SQL Server 2008 R2 introduced a feature with major implications for people concerned about the quality and consistency of their data: Master Data Services (MDS). It sounds impressive, but what’s it really all about? And why would you want to take the time to use it in the first place?
MDS, MDM explained
MDS is an implementation of what’s called master data management (MDM), a philosophy and a set of procedures for handling data. MDM is a way to make sure that data is distributed and presented throughout your organization in a consistent way.
It sounds like it should be simple -- just move everything into one master copy -- but in practice it can be quite complex. Let’s say a very large organization may be tempted to have multiple, redundant copies of a given set of data -- for example, a branch office’s copy of a master customer database, which it uses instead of connecting to a centrally managed database somewhere.
Or perhaps two organizations with somewhat similar sets of data (again, for instance, a customer list) merge and find that combining the two into a single consistent master list is harder than it looks for a variety of reasons. Maybe the two sets are formatted differently -- for example, first names come first in one and last in the other; one database has columns the other doesn’t; or the two were improperly compiled into a single copy and need to be redone.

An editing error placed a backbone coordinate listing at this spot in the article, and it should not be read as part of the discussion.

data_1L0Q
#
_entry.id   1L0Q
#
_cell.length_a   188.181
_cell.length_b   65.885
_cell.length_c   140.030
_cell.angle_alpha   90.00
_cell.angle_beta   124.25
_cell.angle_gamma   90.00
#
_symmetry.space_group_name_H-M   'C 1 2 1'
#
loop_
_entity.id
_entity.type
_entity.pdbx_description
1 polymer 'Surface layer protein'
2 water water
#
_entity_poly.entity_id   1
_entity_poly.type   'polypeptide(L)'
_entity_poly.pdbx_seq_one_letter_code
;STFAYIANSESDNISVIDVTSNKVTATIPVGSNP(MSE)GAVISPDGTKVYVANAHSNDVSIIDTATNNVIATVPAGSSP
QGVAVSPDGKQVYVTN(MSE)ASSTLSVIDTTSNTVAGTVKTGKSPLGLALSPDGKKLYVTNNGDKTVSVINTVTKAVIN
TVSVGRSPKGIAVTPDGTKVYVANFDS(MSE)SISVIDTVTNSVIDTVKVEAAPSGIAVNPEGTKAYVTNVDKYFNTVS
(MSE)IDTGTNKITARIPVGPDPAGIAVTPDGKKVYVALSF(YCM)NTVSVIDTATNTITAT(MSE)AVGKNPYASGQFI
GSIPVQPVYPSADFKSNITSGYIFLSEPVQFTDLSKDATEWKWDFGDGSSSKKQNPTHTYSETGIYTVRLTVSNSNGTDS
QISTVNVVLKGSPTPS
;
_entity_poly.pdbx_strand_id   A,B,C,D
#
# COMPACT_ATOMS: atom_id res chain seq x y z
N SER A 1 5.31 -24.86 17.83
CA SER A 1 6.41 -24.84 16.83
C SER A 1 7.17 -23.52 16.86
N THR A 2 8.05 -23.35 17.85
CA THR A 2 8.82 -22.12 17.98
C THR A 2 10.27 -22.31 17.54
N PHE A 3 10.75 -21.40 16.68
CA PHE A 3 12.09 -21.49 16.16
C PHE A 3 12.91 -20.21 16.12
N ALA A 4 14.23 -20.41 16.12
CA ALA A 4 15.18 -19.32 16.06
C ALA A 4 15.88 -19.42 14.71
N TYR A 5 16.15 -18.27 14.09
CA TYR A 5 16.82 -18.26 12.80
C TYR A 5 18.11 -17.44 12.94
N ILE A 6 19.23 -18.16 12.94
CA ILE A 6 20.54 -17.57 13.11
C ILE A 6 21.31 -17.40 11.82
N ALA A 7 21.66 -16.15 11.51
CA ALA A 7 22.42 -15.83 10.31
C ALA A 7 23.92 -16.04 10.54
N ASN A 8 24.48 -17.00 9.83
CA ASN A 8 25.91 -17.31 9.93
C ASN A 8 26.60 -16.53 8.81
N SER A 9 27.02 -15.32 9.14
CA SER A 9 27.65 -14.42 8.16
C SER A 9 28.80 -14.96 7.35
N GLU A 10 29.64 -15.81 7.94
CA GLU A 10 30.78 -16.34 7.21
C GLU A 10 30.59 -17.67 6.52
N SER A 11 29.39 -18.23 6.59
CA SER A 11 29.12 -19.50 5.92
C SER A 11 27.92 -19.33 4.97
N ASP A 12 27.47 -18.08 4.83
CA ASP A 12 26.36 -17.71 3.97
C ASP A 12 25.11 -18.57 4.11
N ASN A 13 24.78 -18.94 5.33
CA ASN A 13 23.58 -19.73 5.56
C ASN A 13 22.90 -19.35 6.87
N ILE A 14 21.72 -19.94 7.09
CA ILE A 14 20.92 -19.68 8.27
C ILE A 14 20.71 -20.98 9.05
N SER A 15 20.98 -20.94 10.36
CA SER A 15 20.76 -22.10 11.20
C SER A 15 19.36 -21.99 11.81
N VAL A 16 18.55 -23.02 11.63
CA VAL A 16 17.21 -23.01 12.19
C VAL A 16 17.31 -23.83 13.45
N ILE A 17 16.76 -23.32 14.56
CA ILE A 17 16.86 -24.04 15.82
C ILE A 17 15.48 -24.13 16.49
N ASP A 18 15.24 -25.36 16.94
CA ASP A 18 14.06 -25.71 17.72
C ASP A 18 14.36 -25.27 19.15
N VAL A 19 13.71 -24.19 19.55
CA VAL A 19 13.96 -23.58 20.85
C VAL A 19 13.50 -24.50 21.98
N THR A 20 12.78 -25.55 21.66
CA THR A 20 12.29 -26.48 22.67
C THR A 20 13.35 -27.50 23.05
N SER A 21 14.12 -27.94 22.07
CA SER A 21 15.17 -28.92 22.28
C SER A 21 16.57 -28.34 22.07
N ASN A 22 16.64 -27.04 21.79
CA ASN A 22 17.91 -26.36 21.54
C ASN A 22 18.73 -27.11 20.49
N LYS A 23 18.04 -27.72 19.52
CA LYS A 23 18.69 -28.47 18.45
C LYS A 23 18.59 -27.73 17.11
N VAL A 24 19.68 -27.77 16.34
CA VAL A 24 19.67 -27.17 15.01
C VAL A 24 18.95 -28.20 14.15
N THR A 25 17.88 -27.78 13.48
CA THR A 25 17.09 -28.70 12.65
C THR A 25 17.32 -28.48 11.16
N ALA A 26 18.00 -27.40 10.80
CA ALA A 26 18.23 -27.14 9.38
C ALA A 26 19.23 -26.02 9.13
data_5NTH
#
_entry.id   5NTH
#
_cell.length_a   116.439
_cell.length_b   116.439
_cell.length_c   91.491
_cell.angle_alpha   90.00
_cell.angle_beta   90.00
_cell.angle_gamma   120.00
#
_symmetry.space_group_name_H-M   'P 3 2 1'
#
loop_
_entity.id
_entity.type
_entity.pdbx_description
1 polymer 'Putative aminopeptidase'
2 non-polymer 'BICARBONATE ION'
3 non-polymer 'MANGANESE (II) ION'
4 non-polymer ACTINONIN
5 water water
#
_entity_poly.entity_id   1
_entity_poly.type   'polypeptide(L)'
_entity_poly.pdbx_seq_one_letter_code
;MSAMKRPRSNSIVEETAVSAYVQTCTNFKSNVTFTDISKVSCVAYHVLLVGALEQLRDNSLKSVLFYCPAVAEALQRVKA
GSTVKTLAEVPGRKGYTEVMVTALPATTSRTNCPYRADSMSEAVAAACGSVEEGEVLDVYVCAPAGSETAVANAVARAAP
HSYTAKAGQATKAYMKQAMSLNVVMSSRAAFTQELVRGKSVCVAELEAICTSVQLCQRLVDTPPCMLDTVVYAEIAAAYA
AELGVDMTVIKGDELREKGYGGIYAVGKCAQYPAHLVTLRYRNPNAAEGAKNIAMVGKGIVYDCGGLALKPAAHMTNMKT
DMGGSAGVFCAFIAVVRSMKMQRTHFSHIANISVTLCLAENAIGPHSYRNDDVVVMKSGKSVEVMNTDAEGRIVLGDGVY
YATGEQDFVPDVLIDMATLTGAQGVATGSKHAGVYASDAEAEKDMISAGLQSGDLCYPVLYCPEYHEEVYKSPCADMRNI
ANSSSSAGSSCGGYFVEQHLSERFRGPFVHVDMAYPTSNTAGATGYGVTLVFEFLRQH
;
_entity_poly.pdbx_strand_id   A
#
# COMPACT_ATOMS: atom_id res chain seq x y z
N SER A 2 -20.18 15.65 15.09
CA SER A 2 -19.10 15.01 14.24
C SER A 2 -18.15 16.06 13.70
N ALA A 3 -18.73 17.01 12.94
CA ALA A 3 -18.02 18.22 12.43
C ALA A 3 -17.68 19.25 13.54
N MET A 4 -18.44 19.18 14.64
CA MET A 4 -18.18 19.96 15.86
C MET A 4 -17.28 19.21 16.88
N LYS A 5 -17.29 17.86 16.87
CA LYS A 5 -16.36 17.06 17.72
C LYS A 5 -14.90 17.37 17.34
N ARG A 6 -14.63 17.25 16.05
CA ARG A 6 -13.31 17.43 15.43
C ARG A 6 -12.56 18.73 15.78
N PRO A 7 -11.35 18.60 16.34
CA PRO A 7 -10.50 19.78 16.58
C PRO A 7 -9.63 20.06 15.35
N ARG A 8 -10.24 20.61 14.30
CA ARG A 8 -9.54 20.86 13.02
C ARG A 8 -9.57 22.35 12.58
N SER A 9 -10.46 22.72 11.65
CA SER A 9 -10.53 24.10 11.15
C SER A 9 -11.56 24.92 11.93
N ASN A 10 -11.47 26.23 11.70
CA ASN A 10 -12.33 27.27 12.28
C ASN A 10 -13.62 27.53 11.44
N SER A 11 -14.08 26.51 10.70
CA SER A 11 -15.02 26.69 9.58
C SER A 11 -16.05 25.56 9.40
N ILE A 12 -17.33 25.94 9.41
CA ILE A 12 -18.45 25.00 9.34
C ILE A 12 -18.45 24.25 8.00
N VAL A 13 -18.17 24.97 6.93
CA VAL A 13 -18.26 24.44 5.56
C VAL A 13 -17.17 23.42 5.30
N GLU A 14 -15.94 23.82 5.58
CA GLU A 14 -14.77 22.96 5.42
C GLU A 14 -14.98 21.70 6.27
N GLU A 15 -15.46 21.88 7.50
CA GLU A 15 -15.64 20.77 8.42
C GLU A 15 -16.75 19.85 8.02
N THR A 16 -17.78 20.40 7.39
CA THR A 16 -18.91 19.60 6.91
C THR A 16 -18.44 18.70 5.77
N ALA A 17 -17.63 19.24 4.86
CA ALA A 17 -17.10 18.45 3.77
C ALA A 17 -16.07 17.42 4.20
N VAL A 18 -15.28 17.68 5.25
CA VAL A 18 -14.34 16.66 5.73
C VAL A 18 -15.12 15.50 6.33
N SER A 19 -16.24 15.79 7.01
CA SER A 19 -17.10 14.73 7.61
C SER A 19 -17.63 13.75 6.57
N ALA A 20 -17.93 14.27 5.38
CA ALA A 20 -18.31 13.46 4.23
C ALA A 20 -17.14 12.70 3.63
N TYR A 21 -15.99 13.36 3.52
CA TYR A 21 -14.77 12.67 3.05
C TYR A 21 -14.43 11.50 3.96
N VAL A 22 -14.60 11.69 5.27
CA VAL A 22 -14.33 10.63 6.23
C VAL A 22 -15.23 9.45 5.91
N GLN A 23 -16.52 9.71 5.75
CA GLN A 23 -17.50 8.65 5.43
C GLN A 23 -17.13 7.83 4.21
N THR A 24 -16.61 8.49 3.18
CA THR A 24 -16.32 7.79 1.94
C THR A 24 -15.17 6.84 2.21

Because keeping data clean isn’t something you just do once, but again and again in a variety of contexts, master data management requires a process -- a methodology. And it requires a set of standards detailing how data is handled, implementing that methodology.
How MDS does MDM
MDS consists of a set of structures and processes for handling data that work in parallel to but are strongly influential on the way you use data now. It comes with its own terminology for handling data, which might seem arbitrary and arcane from the outside. By now most anyone who deals with a database knows what rows and columns are, what a query is, what a snapshot is.
SQL Server Master Data Services uses a different set of terms for describing data, all from the point of view of consistency and management. For instance, the most top-level unit of organization in MDS is not a database per se but rather a model, which describes how data is grouped and organized. Models contain entities, which are vaguely analogous to tables of master data in a database, which in turn contain members (roughly, rows) and attributes (columns).
The MDS description of a database is different from the way the database looks to a DBA, because the actual in-database representation of things like models and entities don’t directly correspond to any one database object. It’s also because the data design is entirely up to you. With MDS, you have to not only provide the data but design the models and hierarchies that govern the data, all created from the ground up. This means much more work, but it also means you can apply MDS to more things than traditional out-of-the-box business scenarios, like inventory tracking and customer management.